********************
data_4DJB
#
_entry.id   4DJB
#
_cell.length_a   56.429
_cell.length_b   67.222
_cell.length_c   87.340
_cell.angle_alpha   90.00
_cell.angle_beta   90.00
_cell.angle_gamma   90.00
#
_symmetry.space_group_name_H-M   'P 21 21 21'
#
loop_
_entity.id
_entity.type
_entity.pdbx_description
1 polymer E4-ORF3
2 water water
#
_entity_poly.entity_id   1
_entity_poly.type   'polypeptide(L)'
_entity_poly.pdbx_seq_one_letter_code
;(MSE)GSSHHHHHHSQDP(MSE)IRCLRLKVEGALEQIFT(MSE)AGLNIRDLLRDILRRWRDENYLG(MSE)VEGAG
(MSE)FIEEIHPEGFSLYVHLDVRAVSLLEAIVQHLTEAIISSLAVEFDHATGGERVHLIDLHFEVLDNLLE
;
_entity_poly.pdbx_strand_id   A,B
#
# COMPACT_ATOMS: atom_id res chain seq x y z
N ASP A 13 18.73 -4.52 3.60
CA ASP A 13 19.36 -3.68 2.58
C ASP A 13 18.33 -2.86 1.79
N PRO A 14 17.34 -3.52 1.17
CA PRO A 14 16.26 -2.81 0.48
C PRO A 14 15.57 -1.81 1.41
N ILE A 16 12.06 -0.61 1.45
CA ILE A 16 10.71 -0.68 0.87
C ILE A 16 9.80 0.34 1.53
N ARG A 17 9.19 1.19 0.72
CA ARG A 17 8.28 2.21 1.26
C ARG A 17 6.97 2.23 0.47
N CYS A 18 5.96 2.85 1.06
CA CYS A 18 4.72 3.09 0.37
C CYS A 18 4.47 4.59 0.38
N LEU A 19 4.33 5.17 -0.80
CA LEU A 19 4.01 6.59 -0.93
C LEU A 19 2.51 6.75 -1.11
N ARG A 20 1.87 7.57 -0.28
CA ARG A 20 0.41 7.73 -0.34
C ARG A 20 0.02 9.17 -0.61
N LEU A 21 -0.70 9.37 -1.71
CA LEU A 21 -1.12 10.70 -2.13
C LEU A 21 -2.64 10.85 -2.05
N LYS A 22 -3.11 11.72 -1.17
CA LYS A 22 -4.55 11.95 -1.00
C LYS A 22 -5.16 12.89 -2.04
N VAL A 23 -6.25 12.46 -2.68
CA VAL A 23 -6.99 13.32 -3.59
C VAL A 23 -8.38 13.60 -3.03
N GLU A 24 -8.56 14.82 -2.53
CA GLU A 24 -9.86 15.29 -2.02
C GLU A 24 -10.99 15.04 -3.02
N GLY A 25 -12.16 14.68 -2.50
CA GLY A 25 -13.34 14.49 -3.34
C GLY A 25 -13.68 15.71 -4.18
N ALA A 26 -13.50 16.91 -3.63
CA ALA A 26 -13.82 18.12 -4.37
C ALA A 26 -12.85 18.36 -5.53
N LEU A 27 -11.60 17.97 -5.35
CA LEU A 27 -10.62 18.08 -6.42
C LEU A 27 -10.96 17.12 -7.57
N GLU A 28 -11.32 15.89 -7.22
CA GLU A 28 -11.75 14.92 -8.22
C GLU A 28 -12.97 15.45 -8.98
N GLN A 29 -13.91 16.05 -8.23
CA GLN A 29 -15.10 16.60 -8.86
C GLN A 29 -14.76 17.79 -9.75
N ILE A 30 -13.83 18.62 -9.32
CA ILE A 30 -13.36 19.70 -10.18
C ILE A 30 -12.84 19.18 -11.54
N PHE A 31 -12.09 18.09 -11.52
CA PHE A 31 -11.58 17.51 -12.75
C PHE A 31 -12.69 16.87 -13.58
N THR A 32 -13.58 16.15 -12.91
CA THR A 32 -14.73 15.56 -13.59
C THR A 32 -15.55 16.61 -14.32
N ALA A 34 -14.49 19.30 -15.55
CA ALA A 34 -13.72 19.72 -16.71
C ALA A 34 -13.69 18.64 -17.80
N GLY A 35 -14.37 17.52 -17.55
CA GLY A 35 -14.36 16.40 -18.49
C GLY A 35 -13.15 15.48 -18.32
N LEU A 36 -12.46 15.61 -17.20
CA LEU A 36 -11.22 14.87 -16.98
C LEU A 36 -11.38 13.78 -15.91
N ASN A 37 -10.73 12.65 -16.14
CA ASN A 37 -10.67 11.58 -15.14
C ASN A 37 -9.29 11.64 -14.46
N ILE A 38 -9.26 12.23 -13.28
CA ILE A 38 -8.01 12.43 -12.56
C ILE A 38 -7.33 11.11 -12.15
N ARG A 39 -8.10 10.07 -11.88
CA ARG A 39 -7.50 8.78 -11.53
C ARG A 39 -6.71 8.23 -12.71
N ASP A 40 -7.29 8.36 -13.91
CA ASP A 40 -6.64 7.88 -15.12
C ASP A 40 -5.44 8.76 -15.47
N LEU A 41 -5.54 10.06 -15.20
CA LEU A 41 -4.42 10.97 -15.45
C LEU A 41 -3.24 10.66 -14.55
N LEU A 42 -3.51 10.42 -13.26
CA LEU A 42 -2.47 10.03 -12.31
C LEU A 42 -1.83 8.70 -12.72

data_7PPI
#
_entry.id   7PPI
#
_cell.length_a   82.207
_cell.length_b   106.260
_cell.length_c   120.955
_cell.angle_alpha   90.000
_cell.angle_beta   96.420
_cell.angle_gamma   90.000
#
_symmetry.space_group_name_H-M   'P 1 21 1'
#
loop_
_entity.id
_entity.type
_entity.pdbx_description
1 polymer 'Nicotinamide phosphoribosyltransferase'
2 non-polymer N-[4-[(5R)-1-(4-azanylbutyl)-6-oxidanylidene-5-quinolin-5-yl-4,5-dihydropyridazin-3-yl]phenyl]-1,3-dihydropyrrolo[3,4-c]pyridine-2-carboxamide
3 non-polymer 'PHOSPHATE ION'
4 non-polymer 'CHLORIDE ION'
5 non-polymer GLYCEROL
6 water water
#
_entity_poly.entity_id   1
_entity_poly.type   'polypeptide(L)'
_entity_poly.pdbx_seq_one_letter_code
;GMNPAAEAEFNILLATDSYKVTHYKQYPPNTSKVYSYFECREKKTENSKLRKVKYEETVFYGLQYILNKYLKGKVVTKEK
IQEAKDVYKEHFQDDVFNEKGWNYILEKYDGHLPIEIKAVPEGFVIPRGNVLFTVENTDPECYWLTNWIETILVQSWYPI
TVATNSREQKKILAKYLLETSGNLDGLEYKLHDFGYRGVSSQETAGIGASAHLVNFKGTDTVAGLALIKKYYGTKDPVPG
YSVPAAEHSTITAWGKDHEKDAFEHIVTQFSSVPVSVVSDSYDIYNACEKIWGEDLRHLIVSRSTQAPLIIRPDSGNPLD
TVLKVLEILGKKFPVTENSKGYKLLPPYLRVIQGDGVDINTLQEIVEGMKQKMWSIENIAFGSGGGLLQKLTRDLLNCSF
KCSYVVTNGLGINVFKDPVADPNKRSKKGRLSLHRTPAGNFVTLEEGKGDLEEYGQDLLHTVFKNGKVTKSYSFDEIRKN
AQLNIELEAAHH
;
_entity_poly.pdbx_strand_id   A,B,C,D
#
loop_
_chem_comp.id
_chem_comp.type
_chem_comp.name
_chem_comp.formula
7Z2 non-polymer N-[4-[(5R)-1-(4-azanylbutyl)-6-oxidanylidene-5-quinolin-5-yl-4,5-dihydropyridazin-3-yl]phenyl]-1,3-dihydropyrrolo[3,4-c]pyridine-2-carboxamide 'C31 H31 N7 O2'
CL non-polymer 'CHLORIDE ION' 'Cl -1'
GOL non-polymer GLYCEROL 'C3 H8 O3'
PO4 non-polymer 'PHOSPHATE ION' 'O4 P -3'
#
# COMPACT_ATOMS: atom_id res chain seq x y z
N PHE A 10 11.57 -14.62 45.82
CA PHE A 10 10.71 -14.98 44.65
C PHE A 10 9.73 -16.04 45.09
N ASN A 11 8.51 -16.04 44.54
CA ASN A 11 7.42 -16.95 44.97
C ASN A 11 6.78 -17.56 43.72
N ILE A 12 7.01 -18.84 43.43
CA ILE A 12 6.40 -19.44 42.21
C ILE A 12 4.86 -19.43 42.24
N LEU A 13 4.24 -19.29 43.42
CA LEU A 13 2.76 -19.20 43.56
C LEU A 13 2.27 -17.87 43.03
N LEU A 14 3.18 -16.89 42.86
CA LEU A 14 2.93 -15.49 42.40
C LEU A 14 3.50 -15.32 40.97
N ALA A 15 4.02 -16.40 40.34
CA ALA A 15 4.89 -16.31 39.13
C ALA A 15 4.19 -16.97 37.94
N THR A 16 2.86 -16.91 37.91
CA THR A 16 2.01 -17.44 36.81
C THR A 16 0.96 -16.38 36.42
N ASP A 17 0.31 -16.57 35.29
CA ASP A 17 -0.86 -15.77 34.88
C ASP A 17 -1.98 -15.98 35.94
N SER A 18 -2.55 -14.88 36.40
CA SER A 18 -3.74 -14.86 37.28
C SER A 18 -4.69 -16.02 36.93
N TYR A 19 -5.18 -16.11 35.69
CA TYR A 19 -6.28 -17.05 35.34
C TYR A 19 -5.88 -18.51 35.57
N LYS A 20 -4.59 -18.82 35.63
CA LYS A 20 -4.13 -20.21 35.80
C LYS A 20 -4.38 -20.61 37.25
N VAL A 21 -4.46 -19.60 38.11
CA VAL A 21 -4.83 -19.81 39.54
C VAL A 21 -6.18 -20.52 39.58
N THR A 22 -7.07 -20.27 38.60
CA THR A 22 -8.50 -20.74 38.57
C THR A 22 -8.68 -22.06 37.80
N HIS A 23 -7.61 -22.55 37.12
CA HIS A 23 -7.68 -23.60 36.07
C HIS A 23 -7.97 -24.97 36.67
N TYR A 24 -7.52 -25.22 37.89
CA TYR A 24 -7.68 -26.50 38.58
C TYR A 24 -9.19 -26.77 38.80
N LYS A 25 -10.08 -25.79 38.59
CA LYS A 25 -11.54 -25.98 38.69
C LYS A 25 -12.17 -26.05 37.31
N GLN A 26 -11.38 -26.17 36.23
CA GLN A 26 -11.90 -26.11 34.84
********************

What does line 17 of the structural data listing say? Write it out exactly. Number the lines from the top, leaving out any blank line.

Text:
_entity.pdbx_description